The one word that will change your disciple making

The summer in any church is a time of different rhythms. This is particularly true for campus churches. We send students to leadership training programs, have smaller cookouts and lower key worship times, and some of us (the Hables(!) are raising financial support. This season allows for those of us in leadership to hone our craft through conferences, time with the Lord, and lots of reading.

Through my (Alan) reading, I’ve had one word rise to the top that causes me to think better about the way I do discipleship. It shows me how my marriage is a tool for discipleship. It shows me how I take care of my house is a tool for discipleship. It’s a concept that I’ve gotten as I’ve tried to live closer to students, but the word gives me language to talk about it. So what is this magic word?


By giving those I lead access to my life, they get to see what somebody walking with God further down the road goes through. And that idea has sat in my heart for many years, but the word, access, gives it some teeth. I’ve seen it all over in my life this summer, but particularly in a book that our staff team has been reading together called Building a Discipling Culture by Mike Breen (Amazon).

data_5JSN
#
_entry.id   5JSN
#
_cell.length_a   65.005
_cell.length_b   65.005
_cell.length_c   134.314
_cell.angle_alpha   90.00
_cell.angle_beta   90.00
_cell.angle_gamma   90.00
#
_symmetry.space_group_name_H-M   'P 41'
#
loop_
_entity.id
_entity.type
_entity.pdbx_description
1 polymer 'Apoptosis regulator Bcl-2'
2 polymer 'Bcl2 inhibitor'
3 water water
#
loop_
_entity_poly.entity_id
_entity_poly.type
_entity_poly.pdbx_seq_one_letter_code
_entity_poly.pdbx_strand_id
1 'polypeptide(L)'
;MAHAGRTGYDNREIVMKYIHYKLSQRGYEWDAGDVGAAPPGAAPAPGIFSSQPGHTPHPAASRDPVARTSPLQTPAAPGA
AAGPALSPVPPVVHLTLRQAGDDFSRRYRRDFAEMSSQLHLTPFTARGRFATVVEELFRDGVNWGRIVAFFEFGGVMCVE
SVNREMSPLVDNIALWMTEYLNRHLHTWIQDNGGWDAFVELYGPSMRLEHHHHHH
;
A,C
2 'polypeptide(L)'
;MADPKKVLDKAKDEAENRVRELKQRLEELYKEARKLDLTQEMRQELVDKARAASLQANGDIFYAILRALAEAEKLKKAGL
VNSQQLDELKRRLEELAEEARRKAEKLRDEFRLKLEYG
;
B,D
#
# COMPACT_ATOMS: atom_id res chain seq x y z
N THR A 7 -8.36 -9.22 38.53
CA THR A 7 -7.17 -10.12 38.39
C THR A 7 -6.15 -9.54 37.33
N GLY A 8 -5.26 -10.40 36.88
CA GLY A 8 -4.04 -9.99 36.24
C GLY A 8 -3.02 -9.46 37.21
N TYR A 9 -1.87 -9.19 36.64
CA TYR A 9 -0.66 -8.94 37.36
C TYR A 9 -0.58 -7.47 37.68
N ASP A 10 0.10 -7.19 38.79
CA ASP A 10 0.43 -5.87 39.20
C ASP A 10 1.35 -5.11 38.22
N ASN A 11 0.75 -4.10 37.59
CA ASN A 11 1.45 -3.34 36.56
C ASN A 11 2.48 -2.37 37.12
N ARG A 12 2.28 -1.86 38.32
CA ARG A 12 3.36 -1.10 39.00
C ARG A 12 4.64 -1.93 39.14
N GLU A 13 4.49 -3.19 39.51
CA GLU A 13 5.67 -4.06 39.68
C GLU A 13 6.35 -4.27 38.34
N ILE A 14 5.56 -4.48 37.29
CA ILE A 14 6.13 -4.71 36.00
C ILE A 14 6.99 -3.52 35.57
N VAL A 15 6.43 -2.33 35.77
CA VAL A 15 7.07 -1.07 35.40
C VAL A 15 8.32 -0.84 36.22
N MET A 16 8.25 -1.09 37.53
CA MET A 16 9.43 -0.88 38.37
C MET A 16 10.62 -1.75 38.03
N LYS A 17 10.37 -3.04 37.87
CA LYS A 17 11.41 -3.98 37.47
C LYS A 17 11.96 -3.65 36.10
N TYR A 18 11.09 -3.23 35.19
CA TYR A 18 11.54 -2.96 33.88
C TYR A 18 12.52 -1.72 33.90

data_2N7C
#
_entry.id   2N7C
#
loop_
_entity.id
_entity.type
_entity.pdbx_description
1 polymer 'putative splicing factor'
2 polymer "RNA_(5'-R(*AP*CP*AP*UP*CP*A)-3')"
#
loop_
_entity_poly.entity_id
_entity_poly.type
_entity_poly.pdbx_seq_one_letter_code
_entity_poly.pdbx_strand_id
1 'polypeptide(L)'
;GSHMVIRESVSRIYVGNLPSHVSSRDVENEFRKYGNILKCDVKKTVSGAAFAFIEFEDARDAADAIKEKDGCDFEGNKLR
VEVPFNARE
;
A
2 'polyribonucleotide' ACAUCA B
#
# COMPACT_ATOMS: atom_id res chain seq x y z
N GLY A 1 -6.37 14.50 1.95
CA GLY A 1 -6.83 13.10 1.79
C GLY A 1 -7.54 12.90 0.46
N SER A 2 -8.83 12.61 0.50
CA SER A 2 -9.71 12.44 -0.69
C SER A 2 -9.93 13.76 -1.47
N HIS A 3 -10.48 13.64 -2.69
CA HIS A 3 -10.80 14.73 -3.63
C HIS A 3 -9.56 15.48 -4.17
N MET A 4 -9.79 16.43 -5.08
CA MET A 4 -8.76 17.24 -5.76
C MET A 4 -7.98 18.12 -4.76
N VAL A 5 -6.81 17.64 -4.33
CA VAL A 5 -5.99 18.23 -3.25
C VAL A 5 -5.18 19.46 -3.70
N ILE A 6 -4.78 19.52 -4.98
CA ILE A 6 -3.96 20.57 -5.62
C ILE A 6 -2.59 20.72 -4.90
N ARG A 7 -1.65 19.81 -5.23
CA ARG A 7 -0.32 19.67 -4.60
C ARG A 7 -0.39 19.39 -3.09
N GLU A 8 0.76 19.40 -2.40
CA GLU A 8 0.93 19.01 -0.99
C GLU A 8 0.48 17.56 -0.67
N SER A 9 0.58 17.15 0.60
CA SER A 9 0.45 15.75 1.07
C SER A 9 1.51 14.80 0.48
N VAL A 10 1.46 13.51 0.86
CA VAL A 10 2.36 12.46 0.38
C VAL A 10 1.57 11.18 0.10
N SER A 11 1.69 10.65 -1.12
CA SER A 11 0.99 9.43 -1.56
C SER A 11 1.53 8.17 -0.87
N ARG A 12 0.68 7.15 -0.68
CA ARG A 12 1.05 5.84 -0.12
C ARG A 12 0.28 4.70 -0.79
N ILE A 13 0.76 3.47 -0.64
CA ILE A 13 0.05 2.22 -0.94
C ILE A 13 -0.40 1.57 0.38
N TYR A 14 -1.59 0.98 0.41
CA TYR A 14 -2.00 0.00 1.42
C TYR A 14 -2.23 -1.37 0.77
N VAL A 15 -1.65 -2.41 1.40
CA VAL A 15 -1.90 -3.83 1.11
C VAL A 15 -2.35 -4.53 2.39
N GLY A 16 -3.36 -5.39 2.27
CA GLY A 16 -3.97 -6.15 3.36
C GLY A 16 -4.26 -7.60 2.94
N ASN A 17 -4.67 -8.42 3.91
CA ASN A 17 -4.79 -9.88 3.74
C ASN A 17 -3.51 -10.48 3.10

The whole book is about disciple making, but something about how it described access struck me. It has me asking a few questions that I would encourage you to ask yourself:

Who has total access to my life? Who are the people that can call, can stop by, can watch in and listen and learn from the way I do life? It’s important to invite this, because our culture doesn’t lean anywhere close to this direction. More fences, more closed doors, and more personal space mean it’s not normal to swing by unannounced.

What’s keeping me back from giving access? This is a big call to being a disciple of Christ myself. I have to be willing to let people see my flaws and be called towards Jesus’ character.

How can I encourage access throughout the church? “The light shines in the darkness and the darkness has not overcome it.” (John 1:5) By encouraging access to our own lives, we shine light on any sin that may be trying to hide. We have to be the leaders in this. The hope is to see it trickle down to others. It’s not about programs or initiatives. It’s about culture. It takes time. Keep fighting for it, though, it’s worth it.

What are your thoughts on access?

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